We’d like to say a big festive ‘thank you’ to our amazing clients, that use Pump Checker®.
Pump Checker is used for monitoring and optimization of almost 4000 wells in the Permian and we have had some great experiences from working with the 721 users that have access to our cloud-based solution. The feedback and suggestions that we receive from our users, have helped us evolve and improve the functionality of our product over the years. It’s been a great journey so far and we are immensely grateful for the tremendous contribution that our clients make to our software evolvement.
Normally, in our blogs we like to write about something that is of use to our subscribers. This week we’re going to take a slightly different approach and write about a few ‘under the hood’ things we’ve been doing to make our software faster, more reliable and easier to use, as well as signpost what’s coming in 2022.
It’s our way of saying thank you to you….
Merry Christmas and best wishes for a happy and healthy 2022.
Software and Service Improvement
The current version of Pump Checker started life almost 10 years ago now, as three separate applications. Initially, just performing analysis of ESP performance and then evolving to include failure tracking and then realtime visualization. Each application developing along its own timeline organically, until we decided to merge the applications into a single entity. In our digital world, it made sense to amalgamate and enrich the product set, using common functions and data sets, as well as ensuring the richness of function is available to all users.
Back in April of this year we started a multi-threaded program of work to improve software and infrastructure to deliver the new vision and to eliminate some of the inefficiencies in the software to make life better for our clients. We've now been working on this for six months and thought it appropriate to provide an update on some of the things we've been doing and highlight the difference these changes have made.
Building the Team
The initial task was to continue what was started last year, investing in our in-house development capability and infrastructure expertise. That process is now largely complete, with our latest recruit (June Tee) joining this month. We now have a team of 10 full time professionals dedicated to our development effort.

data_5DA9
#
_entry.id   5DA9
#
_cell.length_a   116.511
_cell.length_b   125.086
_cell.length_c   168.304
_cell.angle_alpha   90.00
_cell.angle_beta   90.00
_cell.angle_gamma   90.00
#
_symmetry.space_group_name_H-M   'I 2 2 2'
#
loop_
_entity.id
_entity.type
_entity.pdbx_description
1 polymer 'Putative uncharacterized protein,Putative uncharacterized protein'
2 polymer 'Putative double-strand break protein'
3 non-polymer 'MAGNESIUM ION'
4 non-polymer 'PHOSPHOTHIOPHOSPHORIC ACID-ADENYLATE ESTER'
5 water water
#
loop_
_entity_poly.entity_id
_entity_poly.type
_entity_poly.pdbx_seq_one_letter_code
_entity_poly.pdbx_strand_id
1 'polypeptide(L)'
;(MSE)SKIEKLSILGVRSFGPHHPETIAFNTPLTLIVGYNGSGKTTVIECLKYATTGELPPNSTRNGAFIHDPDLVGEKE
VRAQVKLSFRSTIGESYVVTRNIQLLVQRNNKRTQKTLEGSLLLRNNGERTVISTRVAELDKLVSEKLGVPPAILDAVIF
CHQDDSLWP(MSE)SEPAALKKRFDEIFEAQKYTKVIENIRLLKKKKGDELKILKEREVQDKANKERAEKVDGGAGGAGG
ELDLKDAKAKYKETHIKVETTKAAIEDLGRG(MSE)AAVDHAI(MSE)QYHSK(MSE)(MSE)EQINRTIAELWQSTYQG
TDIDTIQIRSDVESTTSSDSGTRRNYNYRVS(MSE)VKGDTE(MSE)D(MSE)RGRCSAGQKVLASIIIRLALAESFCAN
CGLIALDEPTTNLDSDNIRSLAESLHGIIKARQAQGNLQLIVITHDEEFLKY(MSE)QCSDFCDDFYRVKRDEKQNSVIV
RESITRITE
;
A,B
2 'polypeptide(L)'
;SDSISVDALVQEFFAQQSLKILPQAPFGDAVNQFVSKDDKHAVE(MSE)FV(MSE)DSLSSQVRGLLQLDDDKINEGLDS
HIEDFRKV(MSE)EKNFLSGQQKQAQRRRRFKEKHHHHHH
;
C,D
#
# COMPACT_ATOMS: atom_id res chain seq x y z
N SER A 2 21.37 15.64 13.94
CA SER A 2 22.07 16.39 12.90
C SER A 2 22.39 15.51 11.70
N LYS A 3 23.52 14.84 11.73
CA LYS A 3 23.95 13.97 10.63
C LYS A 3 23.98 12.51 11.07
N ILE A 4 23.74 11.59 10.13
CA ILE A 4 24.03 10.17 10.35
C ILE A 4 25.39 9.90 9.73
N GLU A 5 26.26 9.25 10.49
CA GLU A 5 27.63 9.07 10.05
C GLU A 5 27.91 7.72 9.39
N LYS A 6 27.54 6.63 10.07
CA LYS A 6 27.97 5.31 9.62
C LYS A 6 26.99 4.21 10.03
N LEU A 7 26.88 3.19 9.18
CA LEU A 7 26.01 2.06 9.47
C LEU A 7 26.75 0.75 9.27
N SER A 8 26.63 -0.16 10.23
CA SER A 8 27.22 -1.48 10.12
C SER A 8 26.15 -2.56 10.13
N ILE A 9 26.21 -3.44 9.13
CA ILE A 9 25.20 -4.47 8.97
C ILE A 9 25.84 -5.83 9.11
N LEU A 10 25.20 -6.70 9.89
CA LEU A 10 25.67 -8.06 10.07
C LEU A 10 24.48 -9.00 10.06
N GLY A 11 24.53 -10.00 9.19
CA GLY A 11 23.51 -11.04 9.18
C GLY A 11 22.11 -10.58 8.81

We’ve been lucky to recruit great people, with the right mix of intellect, skill and expertise. Our people have come from a variety of industries, bringing with them fresh approaches and new ways of thinking, as well as enhanced rigor from the financial sector. We have invested in educating them in oil and specifically artificial lift, which has been interesting for them.
As mentioned, new people bring opportunities. One of those we’ve grasped is to leverage the expertise of the new people. During their training and education, they carried out reviews of every aspect of our operations and procedures, and spotted areas for improvement and since then we have taken steps to address these opportunities to streamline and improve our code.
What’s impressive is that the team expansion and development has been during covid, with everybody working from home. Until late November, a lot of the team had not met in person.
With more resource, we started to focus on understanding the key problems causing the most pain to our users. To make sure we were tackling things holistically, we invested in a new monitoring infrastructure, centralizing user activity and error logging from all client systems into a single repository. This gave us improved visibility on the issues being experienced by users and the errors being thrown by the system, allowing us to eliminate the gremlins (aka the bad robot).
Coupled to this, we introduced improved infrastructure monitoring, that enabled us to identify bottlenecks in system performance, with automated alerts to ensure that our support team are notified immediately of incidents at the hardware level.
Monitoring infrastructure more closely, allowed us to target changes to the configuration of servers and timing of things like backup processes, to make sure we’re maximizing resources available to end-users.
Additionally, software error monitoring allowed us to identify and implement small architectural changes to help free more resources, e.g. changing some of the background processes, such as test calculations or batch email production, making them more efficient to reduce impact on end users. There have also been major upgrades to the .NET software and 3rd party components that Pump Checker utilizes, to take advantage of bug fixes and performance improvements in these underlying aspects of the system.